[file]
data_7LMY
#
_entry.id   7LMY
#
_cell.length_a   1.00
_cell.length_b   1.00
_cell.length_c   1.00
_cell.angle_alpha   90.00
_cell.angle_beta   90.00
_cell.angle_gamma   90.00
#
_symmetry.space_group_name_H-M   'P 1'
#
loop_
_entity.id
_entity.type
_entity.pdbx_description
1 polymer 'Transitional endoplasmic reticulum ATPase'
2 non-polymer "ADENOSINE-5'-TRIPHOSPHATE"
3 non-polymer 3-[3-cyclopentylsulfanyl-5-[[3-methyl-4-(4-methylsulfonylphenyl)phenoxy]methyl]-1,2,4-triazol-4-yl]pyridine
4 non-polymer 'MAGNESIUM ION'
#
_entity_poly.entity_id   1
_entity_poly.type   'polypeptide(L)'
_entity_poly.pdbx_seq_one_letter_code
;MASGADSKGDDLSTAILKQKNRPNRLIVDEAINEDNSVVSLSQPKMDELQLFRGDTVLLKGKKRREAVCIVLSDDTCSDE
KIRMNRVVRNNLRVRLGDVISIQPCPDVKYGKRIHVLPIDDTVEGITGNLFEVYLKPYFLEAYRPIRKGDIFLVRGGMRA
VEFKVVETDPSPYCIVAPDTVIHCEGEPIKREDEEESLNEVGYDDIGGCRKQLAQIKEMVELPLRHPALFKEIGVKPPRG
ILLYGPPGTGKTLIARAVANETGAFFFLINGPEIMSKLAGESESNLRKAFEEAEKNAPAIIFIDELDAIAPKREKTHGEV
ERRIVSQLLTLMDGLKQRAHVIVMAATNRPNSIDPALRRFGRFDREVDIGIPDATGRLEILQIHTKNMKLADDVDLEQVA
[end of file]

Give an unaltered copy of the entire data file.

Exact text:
data_7LMY
#
_entry.id   7LMY
#
_cell.length_a   1.00
_cell.length_b   1.00
_cell.length_c   1.00
_cell.angle_alpha   90.00
_cell.angle_beta   90.00
_cell.angle_gamma   90.00
#
_symmetry.space_group_name_H-M   'P 1'
#
loop_
_entity.id
_entity.type
_entity.pdbx_description
1 polymer 'Transitional endoplasmic reticulum ATPase'
2 non-polymer "ADENOSINE-5'-TRIPHOSPHATE"
3 non-polymer 3-[3-cyclopentylsulfanyl-5-[[3-methyl-4-(4-methylsulfonylphenyl)phenoxy]methyl]-1,2,4-triazol-4-yl]pyridine
4 non-polymer 'MAGNESIUM ION'
#
_entity_poly.entity_id   1
_entity_poly.type   'polypeptide(L)'
_entity_poly.pdbx_seq_one_letter_code
;MASGADSKGDDLSTAILKQKNRPNRLIVDEAINEDNSVVSLSQPKMDELQLFRGDTVLLKGKKRREAVCIVLSDDTCSDE
KIRMNRVVRNNLRVRLGDVISIQPCPDVKYGKRIHVLPIDDTVEGITGNLFEVYLKPYFLEAYRPIRKGDIFLVRGGMRA
VEFKVVETDPSPYCIVAPDTVIHCEGEPIKREDEEESLNEVGYDDIGGCRKQLAQIKEMVELPLRHPALFKEIGVKPPRG
ILLYGPPGTGKTLIARAVANETGAFFFLINGPEIMSKLAGESESNLRKAFEEAEKNAPAIIFIDELDAIAPKREKTHGEV
ERRIVSQLLTLMDGLKQRAHVIVMAATNRPNSIDPALRRFGRFDREVDIGIPDATGRLEILQIHTKNMKLADDVDLEQVA